(Self-Released) The Vines' latest album, Future Primitive, kicks off with a guttural scream from singer Craig Nicholls as if demanding in the strongest terms, "Listen to me." And, to our delighted ears, the entire collection is an excitingly irresistible listen. The Vines is Sydney, Australia's hippest Brit-Pop band, albeit not exactly from Britain but still under Queen and Crown in the British Commonwealth. To narrow things down a bit, on Future Primitive, The Vines’ leanings are toward a distilled Manchester, Stone Roses' edgy and modern guitar rock style. This is an album that will have you tapping out the beats and singing along with the anthemic-sounding choruses at top volume in your car, or walking down the street with your iPod as passers by look and wonder, “Hmm, what’s he so excited about?” A very cool collection, that’s what.
After their much lauded debut, Highly Evolved, in 2002, there were some fits and starts on The Vines' next three CDs, and a reputation for missing gigs and other mishaps, largely due to principal songwriter and singer Nicholls suffering from Asperger’s Syndrome and all that entails. With Future Primitive completed a year ago but put on hold while the band shopped for a new record label, it appears Nicholls and the band have conquered their demons with a stellar new release.
Contrary to prior releases where the band had taken a less-is-more approach to the instrumentation of the songs, this time, they went all in. The Vines have come up with a collection of varied '60s-meets-'90s alt-rock music, tied together by a ‘more-is-more’ approach, with new instruments as sweeteners and some interesting sonic flavorings from producer Chis Collona and guitarist Ryan Griffiths. Future Primitive is their first CD to rival their debut in terms of consistency and the depth of likeability. There really aren’t any missteps along the way here. None of the problems, past or current, can be heard on Future Primitive. Several like-minded people put a lot of work and care into crafting the songs and sounds, and it all works.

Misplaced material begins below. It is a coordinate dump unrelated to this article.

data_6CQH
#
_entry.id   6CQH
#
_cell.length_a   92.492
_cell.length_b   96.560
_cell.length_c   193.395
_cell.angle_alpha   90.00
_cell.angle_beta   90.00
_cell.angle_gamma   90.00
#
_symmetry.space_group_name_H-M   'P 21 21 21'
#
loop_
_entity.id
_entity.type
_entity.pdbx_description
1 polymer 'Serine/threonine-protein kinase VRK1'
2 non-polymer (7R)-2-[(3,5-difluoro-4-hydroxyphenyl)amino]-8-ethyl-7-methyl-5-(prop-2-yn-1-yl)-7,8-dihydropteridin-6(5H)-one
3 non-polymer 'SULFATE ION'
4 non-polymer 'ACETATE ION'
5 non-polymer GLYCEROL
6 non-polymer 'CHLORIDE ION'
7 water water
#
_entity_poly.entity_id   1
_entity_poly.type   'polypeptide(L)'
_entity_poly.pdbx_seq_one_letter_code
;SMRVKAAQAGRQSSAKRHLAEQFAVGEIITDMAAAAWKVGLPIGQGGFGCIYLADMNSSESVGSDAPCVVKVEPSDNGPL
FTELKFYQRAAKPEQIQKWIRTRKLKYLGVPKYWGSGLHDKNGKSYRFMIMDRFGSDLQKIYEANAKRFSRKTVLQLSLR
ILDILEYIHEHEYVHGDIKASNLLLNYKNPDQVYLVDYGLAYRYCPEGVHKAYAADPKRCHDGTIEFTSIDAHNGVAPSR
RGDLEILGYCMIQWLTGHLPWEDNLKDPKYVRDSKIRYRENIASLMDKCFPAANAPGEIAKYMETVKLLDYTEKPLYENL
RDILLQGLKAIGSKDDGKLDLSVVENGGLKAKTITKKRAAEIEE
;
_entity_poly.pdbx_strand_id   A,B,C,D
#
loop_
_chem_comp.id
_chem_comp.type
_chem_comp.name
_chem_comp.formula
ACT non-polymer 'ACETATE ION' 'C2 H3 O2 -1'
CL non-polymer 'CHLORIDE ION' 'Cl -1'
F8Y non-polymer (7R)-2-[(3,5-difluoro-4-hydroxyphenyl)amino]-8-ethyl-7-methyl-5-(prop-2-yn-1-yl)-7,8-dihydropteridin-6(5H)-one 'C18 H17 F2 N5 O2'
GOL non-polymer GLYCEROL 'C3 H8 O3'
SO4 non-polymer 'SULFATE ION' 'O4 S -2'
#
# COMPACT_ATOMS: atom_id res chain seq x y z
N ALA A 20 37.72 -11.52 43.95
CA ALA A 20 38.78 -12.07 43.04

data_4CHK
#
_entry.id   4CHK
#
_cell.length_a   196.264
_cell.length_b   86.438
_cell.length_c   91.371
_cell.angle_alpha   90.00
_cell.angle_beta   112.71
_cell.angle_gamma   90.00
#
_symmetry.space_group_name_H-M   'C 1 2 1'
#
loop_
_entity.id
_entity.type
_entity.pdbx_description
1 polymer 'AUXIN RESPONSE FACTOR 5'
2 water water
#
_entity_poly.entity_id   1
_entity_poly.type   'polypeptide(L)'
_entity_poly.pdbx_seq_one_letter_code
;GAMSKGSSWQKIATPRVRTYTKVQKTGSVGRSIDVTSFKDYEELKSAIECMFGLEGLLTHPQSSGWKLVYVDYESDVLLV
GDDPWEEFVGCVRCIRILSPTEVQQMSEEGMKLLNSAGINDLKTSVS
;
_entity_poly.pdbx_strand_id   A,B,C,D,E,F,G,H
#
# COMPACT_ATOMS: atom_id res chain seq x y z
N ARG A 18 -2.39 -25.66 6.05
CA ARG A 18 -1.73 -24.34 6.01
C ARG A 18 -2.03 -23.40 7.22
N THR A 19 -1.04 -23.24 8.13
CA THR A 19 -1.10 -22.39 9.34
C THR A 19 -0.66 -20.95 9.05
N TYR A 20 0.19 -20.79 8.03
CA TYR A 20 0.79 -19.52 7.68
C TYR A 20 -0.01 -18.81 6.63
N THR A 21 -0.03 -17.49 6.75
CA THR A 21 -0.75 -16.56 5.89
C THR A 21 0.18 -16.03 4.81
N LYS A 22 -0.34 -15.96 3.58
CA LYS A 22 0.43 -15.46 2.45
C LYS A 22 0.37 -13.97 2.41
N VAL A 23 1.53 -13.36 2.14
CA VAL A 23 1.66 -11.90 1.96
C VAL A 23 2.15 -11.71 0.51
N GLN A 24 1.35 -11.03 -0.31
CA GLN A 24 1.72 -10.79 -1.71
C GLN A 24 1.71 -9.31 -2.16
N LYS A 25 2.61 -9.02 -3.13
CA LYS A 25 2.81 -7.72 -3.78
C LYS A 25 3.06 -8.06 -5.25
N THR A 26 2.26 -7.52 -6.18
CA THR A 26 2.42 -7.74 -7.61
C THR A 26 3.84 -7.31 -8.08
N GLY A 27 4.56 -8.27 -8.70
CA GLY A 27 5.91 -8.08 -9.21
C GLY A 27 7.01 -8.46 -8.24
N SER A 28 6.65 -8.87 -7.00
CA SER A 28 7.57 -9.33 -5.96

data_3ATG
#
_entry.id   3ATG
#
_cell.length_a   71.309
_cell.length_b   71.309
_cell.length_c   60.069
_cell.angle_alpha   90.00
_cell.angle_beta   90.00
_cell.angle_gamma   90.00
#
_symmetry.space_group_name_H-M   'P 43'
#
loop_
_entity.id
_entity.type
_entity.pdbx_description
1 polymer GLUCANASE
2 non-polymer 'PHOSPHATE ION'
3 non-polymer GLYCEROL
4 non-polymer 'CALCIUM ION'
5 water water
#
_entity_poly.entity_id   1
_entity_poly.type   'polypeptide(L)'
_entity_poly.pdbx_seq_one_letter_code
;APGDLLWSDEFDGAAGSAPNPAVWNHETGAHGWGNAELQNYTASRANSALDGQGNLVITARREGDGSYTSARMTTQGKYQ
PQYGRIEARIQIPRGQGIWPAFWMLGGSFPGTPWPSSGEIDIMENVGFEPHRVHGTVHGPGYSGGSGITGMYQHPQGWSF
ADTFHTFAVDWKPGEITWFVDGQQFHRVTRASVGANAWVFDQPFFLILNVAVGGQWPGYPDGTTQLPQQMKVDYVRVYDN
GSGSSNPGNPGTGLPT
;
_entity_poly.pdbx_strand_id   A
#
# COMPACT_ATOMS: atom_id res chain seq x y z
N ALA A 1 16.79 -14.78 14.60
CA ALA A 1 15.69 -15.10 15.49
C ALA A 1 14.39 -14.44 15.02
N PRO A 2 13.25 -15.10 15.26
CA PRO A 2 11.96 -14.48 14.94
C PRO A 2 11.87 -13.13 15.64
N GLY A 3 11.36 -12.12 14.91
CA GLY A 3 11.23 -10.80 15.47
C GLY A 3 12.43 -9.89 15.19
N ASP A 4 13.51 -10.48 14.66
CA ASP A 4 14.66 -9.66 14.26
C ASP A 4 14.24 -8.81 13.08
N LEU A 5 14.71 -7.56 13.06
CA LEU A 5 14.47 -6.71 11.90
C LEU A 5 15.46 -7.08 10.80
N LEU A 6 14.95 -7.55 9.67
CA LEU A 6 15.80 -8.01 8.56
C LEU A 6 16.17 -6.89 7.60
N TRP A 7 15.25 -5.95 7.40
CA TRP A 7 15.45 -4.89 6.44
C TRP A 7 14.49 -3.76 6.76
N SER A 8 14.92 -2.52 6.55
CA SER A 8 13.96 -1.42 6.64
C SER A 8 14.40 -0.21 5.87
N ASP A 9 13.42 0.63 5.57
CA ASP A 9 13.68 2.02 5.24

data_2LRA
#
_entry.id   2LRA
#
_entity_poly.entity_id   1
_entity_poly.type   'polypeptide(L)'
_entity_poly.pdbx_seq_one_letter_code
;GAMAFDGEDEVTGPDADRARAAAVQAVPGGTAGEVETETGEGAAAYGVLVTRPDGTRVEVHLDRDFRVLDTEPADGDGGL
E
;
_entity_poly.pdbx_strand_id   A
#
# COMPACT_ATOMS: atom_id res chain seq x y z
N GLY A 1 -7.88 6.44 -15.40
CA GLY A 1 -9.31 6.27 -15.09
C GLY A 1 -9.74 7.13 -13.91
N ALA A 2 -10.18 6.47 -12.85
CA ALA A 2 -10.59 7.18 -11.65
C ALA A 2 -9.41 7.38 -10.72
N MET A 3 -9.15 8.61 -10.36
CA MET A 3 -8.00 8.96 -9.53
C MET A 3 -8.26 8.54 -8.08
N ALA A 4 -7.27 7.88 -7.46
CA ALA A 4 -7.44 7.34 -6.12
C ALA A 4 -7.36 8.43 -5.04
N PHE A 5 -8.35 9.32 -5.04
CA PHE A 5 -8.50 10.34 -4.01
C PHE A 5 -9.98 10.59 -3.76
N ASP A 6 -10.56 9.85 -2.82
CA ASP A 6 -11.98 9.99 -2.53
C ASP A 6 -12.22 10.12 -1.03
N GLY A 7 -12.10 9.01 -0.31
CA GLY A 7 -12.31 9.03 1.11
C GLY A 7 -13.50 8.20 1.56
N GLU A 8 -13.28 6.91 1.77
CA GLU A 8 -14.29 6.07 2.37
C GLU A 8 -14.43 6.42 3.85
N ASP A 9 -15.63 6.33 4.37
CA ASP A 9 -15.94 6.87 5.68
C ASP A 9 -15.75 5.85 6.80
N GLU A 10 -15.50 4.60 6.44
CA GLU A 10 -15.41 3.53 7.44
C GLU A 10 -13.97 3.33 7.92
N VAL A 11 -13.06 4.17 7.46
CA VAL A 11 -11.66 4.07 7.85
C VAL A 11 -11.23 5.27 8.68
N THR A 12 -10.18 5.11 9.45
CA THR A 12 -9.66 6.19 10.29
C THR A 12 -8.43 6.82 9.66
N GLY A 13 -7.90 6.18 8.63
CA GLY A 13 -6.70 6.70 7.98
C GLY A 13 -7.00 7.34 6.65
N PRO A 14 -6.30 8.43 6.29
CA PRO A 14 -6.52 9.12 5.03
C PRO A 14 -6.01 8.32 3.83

By Nicholls’ own admission, the lyrics are of a personal experiential nature or just plain invention, as in the song, “Candy Flippin’ Girl,” which is purely made-up fiction. The band put the emphasis on a more polished, more produced sound on this CD, adding ambient guitar-synth and filter-sweeps a la the aforementioned Stone Roses -- a trumpet, a digital didgeridoo in one spot, and even sleigh bells and mellotron strings. You can hear real emotional angst in Nicholls' voice on the ballad “Leave Me in the Dark,” giving it the album’s most universal lyrical theme. “A.S.4.,” which stands for Autumn Shade, with the 4 representing nothing more than this being the fourth track in running order, is another dark, moody lament filled with a big sound behind the vocals. Ballads there are, but rockers sweet and hard rule the day on this album, not the least of which is the title track, “Future Primitive,” and the lead track and first single “Gimme Love.” “Cry” and “Candy Flippin’ Girl” are also standouts.
You’ll hear more musical nuances with each listen -- truly the mark of a great rock 'n’ roll album -- an album that hits you immediately, then continues to grow on you with a little something new each time around. It draws you in, and before you know it, you’ve spanned thirteen songs, mostly all under two-and-a-half minutes, closing with “STW” (Screw the World), a lyrically youthful romp. Don’t be surprised if you immediately need another go at the entire album, if only to decide just which is your favorite song among many choices. There is lightness of melody, passionate vocals, and infectious rockers, but no redundancies of style in any of the songs. That’s what will keep this CD among your most listened to this summer. A rocked-up Beatles for the new century? A classic? Maybe. One you’ll surely remember from your summer of 2011. A future, not-so-primitive collection that excites, moves, and will keep you listening again and again over many summers to come.
Standout Tracks: “Gimme Love," "Future Primitive," "Candy Flippin’ Girl"
For Fans Of: The Stone Roses, The Raveonettes, Jenny and Johnny